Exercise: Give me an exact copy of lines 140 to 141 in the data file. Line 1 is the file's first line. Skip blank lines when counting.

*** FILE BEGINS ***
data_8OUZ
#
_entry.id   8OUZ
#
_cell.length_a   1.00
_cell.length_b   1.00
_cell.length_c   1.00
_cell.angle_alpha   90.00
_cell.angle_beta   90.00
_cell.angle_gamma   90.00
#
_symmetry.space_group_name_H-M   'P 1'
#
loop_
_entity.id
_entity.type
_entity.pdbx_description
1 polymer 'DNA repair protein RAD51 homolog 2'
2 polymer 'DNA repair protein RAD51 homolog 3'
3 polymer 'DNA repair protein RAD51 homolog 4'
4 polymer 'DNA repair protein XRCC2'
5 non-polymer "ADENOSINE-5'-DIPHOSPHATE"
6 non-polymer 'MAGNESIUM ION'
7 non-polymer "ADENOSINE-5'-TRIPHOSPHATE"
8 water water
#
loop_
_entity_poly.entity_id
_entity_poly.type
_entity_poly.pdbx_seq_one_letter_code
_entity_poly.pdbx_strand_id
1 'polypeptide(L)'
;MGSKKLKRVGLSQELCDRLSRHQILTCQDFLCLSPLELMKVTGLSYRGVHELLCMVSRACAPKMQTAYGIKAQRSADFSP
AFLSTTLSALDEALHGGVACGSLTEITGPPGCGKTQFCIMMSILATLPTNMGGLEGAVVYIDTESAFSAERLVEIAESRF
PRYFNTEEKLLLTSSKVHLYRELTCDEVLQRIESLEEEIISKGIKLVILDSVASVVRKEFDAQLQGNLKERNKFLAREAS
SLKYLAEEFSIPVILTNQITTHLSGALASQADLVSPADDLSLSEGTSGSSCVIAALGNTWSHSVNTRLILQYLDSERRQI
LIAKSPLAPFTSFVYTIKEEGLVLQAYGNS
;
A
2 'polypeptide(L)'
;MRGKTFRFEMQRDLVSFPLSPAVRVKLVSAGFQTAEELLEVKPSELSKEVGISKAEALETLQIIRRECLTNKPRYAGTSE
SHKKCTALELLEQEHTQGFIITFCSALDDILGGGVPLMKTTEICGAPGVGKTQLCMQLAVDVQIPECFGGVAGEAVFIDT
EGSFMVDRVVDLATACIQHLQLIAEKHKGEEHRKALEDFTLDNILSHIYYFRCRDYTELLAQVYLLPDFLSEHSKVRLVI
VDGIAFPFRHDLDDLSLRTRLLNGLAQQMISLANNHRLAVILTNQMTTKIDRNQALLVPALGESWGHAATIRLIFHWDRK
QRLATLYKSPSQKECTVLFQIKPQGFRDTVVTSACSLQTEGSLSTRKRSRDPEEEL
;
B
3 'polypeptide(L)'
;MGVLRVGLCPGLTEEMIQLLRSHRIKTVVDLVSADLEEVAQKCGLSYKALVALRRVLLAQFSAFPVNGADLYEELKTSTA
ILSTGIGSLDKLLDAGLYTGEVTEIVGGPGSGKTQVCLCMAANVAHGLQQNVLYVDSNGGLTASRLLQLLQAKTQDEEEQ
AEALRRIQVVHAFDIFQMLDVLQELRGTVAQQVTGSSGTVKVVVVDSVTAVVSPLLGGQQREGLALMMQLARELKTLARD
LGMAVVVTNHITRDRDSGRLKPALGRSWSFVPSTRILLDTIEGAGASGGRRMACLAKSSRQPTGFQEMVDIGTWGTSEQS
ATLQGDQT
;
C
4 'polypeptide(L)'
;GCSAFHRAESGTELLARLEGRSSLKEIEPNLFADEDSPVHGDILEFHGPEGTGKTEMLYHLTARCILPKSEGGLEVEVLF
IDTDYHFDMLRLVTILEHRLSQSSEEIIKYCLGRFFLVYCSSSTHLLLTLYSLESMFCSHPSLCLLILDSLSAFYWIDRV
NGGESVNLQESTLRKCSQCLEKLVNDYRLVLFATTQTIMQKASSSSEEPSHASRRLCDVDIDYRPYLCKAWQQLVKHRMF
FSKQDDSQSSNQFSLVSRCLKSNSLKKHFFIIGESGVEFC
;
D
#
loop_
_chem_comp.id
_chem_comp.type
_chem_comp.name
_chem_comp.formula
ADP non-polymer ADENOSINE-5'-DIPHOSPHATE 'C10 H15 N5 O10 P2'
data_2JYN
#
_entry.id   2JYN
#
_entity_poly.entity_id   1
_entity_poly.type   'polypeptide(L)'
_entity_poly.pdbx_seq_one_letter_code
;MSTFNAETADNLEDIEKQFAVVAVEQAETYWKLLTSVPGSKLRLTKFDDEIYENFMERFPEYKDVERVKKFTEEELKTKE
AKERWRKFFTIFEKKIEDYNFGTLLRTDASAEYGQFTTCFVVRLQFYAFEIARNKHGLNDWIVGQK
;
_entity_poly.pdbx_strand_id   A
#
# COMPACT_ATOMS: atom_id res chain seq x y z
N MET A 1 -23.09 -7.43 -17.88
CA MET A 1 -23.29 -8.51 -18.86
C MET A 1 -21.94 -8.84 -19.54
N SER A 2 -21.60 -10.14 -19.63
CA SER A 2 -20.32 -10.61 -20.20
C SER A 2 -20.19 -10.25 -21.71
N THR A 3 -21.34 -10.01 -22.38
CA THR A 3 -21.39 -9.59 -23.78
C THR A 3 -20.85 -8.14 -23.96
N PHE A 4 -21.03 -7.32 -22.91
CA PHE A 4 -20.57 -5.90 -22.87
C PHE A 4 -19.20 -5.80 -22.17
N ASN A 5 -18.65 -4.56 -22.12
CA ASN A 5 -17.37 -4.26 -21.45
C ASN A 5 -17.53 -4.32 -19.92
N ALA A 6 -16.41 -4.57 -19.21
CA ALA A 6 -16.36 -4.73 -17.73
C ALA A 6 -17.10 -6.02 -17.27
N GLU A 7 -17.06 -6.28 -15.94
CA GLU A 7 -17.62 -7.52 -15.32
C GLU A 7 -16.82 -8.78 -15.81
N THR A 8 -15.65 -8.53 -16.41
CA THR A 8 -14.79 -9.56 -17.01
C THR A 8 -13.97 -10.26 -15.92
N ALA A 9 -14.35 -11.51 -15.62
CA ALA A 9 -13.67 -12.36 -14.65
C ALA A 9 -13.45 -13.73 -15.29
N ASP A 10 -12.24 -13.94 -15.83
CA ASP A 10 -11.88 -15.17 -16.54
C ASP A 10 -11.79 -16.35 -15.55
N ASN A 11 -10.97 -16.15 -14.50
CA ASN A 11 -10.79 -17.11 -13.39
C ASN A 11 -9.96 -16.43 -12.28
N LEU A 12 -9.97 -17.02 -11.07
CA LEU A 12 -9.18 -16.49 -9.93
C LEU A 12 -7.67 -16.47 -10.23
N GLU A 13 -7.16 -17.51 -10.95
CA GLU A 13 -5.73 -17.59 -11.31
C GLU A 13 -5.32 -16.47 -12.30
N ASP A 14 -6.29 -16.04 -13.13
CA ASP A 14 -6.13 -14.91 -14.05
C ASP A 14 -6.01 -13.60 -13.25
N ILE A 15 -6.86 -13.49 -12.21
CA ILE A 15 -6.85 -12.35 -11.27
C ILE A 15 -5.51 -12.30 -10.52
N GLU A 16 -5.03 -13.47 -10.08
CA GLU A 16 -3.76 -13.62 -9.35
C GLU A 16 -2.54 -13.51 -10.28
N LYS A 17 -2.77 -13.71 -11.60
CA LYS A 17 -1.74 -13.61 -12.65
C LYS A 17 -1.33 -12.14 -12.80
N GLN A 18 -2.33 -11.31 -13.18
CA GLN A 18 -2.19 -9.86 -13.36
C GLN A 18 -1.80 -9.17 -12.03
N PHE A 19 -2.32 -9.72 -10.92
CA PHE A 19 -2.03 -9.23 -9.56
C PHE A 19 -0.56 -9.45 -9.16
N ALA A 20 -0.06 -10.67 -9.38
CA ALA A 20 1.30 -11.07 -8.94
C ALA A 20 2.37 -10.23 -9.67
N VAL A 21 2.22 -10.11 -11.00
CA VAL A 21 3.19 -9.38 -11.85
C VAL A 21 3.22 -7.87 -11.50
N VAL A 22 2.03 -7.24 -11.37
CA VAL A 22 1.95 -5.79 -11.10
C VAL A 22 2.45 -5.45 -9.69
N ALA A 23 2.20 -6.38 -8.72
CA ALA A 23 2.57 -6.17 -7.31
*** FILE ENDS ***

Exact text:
N ALA A 20 -0.06 -10.67 -9.38
CA ALA A 20 1.30 -11.07 -8.94